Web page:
Here's what to do with your above LEL but not paying NIC directors (£7200 or so).  When you run the end of year stuff on the Revenue's free end of year software, run April's RTI submission for that company too, include a payment of £7200 in April, and try and tell the system that is the only payment for the year.

Use HMRC's basic PAYE tools- I'm not even sure that you can use this for multiple clients as usually I use the filing only option on my agent's panel.  Maybe someone can confirm how or whether this is possible?

And this:The RTI-ready version of Basic PAYE Tools for 2013-14 is not yet available.  Less than a month to go for everyone to move across to the new system and no way for the average employer to try it out and take a look before it goes live.

​HMRC's head in clouds department dreamed this up, envisioning multinationals with huge payroll departments and dedicated hotlines for them to talk to technical experts to resolve any issues- meanwhile down at the coal face ordinary joe public and one man bands will have little to no chance come April of getting it right.

Maybe someone ought to be running a proper ad campaign and supplying employers with a hell of a lot more printed information- as sending a one page notice with 'see our website for further details' will have been missed by the vast majority who actually have real live businesses to run and don't have the time to spend hours searching around and/or reading up on some new reporting system that benefits them not at all.

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By Marmite
12th Mar 2013 14:45

If no FPS in a month do I still need to submit an EPS?

The course I attended yesterday seem to suggest that if no FPS was submitted in a month then an EPS submission was still required to confirm zero payments due to HMRC.

If this is the case would this not scupper the idea of running - say a quarterly directors payroll in advance (as suggested by Rebecca)? Therefore no real saving in work as we may as well submit the FPS each month. 

Alternatively would it be the case that if we informed HMRC that we are operating a quarterly payroll for the sole director would they accept no EPS for 2 months each qtr?

Any ideas?

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By KH
12th Mar 2013 16:01

Only one solution for all those directors drawing just above the LEL but below the PAYE/NIC threshold ... pay them monthly, same amount each month (£640 ???), get signed Minutes from each company agreeing this wage and payment dates, and then do a monthly RTI return for each director each month ... it's that, or submitting monthly zero-payment returns, or falling foul of some unsuspected (nay, purposely hidden) small print in this mad hotchpotch of a crazily bungled idea ... and not forgetting to charge all those little companies for the time and expertise involved in doing this ... say extra £50 to £1k pa depending on the company ..... and even at that level of fees it's not exactly going to keep them thar hungry howling wolves from the door.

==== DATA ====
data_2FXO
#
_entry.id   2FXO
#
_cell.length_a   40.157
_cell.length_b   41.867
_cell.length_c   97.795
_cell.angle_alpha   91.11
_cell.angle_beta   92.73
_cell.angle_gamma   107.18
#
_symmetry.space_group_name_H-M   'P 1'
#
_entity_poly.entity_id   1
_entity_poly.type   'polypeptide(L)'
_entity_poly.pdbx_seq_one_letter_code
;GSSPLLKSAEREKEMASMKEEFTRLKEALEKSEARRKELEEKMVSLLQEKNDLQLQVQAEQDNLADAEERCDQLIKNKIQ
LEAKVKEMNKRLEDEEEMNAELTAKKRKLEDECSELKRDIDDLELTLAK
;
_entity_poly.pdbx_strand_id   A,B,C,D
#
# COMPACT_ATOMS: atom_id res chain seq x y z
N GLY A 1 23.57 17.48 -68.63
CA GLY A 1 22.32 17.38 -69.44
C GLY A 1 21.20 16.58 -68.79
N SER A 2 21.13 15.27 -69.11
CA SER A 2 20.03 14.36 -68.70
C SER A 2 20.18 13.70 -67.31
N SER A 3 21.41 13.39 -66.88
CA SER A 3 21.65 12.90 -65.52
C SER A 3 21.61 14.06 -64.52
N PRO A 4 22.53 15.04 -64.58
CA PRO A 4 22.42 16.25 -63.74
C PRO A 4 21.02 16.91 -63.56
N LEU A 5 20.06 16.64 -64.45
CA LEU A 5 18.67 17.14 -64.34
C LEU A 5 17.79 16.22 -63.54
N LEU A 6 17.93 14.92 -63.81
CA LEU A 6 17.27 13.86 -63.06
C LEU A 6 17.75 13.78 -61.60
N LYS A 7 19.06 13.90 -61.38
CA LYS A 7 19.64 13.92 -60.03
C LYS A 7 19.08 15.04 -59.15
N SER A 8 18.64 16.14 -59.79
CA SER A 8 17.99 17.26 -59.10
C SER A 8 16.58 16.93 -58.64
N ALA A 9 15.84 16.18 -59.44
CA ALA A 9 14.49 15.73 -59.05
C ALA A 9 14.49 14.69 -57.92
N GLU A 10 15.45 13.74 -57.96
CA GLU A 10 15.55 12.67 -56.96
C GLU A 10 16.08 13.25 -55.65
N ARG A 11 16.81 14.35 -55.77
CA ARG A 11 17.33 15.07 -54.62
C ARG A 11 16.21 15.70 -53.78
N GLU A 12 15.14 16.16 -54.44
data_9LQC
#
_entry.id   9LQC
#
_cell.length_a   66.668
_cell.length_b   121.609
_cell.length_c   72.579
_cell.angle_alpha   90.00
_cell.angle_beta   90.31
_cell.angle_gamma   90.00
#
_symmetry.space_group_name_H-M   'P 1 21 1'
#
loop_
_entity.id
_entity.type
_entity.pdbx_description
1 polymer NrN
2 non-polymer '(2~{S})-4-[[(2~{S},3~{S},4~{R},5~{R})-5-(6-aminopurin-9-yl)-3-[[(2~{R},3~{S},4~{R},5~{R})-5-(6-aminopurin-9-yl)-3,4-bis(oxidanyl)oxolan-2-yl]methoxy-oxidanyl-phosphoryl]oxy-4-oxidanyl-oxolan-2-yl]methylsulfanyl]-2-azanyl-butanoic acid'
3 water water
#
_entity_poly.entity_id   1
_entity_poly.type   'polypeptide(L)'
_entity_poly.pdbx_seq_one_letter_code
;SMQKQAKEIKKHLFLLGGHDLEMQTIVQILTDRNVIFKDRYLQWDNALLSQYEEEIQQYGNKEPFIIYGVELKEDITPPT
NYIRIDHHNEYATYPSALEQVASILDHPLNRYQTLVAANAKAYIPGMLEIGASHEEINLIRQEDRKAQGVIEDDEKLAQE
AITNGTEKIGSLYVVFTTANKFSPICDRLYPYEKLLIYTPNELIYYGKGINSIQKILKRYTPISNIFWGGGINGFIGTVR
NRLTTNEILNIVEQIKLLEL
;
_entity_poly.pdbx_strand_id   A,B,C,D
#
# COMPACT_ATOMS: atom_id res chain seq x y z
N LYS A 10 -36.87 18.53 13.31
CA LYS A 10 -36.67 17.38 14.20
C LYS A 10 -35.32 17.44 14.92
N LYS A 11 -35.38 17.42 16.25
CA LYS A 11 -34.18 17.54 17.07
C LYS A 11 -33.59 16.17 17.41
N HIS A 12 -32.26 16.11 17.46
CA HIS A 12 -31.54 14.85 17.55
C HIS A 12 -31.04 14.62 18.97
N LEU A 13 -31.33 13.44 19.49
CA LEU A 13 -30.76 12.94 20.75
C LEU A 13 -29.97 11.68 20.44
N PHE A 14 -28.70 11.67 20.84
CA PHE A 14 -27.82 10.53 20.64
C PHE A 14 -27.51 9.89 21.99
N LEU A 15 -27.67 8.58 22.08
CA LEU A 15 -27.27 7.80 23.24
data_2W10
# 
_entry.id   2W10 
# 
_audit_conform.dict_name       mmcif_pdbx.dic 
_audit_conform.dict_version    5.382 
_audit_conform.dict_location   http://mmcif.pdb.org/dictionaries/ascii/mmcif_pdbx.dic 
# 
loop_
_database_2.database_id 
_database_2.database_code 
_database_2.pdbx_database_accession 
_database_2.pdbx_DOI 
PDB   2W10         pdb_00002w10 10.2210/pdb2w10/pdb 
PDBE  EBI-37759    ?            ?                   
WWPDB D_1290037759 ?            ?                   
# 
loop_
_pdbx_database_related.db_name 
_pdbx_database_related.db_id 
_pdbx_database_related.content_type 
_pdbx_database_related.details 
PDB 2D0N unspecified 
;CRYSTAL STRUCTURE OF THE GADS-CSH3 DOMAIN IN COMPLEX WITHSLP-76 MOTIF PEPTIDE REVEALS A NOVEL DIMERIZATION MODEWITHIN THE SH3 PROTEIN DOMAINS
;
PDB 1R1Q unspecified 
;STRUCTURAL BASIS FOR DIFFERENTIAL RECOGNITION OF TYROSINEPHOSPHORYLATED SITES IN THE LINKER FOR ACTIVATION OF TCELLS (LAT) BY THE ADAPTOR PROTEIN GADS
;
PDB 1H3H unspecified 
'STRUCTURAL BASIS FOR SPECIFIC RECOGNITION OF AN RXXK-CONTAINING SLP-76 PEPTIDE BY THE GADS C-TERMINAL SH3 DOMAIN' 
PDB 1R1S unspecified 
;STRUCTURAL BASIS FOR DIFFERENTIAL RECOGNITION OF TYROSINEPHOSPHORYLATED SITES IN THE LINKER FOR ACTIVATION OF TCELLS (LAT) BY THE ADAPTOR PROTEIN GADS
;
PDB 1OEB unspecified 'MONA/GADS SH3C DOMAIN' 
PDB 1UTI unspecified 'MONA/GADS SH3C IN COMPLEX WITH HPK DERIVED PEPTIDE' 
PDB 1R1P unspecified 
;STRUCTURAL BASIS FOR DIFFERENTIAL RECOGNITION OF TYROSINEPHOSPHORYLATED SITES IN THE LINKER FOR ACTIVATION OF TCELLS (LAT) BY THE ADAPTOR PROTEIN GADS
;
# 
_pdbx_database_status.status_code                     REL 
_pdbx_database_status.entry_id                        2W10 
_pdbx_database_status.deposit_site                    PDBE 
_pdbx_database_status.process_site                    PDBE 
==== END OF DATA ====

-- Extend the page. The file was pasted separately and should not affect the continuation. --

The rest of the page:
Rats!

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By sutton
12th Mar 2013 16:30

CIS suffered Month 2 Employee not paid until Month 3 ?

I have a couple of questions if anyone knows the answers please I would be grateful:

1) If CIS suffered Month 2 but no PAYE due and no employees paid does the EPS still have to be filed M2? Or EPS M1 showing inactivity for 2 months, Then FPS Month 3 (to pay employee) along with EPS giving CIS suffered figures for the quarter?

Which is the correct procedure?

2) Also will HMRC still accept the quarterly payments as not being late or will there be a tick box somewhere on the forms to notify them that the PAYE is being paid quarterly rather than monthly?

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Replying to david wilks:
Euan's picture
By Euan MacLennan
14th Mar 2013 09:54

Duplicate question

sutton wrote:

I have a couple of questions if anyone knows the answers please I would be grateful:

1) If CIS suffered Month 2 but no PAYE due and no employees paid does the EPS still have to be filed M2? Or EPS M1 showing inactivity for 2 months, Then FPS Month 3 (to pay employee) along with EPS giving CIS suffered figures for the quarter?

Which is the correct procedure?